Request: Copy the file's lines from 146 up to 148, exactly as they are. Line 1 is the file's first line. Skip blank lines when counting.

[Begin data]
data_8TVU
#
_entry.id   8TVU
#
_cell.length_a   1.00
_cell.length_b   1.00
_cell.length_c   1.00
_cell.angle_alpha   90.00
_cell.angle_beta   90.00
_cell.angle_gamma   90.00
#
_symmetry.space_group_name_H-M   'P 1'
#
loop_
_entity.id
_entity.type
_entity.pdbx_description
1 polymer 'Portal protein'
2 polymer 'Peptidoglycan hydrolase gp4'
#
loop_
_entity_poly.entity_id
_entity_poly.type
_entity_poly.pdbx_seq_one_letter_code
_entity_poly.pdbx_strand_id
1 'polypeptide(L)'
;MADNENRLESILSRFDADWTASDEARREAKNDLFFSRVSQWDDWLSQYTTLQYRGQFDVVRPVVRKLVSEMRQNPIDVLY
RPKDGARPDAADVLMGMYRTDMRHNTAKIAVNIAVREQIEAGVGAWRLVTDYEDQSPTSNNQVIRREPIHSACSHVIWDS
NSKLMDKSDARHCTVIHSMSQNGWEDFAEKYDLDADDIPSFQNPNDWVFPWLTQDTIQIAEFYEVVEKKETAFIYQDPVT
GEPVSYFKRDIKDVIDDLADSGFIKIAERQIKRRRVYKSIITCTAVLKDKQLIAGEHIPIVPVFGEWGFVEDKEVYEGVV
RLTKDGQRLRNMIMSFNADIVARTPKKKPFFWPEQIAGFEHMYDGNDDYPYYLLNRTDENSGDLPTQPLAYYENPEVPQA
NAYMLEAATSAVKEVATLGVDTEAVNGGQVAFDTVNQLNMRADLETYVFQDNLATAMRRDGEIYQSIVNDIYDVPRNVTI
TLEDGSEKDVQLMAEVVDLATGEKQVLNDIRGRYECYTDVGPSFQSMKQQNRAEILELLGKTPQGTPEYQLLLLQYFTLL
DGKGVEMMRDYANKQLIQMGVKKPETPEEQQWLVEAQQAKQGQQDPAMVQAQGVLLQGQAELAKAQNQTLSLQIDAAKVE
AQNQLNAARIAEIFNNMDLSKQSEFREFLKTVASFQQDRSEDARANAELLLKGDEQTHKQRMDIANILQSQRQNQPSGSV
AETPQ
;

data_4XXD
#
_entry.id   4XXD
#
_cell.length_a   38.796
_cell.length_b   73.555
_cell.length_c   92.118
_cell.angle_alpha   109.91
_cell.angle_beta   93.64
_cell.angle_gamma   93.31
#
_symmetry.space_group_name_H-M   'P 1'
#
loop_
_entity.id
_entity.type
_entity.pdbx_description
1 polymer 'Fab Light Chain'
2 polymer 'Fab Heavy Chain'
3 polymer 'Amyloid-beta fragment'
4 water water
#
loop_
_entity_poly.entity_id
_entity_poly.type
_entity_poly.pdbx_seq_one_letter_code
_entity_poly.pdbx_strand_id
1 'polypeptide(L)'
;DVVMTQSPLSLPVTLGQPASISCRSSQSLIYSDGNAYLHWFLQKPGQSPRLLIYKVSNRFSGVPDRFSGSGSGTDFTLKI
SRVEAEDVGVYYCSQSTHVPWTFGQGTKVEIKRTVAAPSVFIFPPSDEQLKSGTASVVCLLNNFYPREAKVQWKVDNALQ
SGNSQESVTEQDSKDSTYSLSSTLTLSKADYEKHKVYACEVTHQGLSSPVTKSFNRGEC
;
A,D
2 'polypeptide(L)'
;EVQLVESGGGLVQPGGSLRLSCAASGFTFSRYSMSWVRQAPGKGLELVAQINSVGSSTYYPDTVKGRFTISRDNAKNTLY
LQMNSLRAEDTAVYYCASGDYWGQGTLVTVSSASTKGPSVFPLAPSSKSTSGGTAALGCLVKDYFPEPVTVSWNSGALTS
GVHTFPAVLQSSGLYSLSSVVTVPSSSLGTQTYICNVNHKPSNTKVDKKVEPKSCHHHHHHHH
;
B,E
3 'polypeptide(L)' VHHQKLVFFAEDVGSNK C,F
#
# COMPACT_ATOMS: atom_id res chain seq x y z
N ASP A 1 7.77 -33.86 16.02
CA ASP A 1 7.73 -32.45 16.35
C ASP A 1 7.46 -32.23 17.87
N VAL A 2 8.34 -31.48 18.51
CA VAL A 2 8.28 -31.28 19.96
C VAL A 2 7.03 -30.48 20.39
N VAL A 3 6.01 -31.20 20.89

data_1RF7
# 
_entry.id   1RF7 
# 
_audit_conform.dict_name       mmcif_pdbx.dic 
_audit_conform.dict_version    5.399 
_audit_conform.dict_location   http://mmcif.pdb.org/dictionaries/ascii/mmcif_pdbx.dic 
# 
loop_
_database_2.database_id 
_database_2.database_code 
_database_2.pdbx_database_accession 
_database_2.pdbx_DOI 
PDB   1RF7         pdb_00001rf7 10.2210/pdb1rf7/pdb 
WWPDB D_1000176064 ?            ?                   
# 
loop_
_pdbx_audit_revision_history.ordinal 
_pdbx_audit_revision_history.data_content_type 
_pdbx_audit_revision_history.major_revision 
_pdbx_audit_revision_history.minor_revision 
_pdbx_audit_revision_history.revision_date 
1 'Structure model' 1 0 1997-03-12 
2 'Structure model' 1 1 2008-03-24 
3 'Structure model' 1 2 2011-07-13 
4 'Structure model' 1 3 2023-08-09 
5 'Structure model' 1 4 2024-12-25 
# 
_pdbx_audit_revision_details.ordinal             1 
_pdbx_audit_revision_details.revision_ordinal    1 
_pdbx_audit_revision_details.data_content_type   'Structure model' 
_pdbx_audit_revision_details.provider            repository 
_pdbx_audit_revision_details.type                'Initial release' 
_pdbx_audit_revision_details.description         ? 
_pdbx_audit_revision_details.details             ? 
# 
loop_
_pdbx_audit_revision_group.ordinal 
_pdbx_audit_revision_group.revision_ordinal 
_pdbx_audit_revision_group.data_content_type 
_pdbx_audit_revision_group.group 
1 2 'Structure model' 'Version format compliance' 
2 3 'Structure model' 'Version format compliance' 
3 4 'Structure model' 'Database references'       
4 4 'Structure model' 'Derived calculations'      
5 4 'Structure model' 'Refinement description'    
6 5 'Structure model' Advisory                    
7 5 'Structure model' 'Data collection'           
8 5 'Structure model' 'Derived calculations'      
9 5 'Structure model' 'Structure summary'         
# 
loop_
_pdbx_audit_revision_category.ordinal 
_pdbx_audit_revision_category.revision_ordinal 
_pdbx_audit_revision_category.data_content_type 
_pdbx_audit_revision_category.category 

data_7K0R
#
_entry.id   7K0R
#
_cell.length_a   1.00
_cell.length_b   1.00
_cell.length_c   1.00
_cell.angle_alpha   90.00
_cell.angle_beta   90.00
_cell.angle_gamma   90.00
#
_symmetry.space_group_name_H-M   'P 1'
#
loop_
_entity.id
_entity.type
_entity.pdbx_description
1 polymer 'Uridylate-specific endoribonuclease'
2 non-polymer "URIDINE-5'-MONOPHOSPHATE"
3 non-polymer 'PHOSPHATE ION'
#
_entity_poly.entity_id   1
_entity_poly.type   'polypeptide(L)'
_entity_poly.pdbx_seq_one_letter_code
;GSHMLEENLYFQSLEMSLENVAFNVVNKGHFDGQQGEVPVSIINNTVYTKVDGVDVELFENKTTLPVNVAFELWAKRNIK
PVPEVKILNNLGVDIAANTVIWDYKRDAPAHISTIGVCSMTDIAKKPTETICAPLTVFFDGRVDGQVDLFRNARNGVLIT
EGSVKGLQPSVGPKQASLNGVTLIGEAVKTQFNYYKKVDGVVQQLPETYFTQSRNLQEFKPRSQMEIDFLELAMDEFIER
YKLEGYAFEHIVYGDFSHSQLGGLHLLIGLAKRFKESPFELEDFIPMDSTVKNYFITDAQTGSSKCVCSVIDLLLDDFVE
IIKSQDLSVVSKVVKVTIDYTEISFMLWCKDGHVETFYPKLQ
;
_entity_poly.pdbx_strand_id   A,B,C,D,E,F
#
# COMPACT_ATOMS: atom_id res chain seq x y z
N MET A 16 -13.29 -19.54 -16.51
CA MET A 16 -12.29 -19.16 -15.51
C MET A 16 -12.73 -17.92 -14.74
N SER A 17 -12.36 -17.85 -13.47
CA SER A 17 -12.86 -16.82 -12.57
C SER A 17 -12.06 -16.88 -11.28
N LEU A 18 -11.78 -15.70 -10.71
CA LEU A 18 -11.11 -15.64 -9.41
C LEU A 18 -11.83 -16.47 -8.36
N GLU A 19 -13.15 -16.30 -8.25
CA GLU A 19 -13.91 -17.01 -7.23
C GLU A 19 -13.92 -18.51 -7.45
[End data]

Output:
#
_cell.length_a   1.00
_cell.length_b   1.00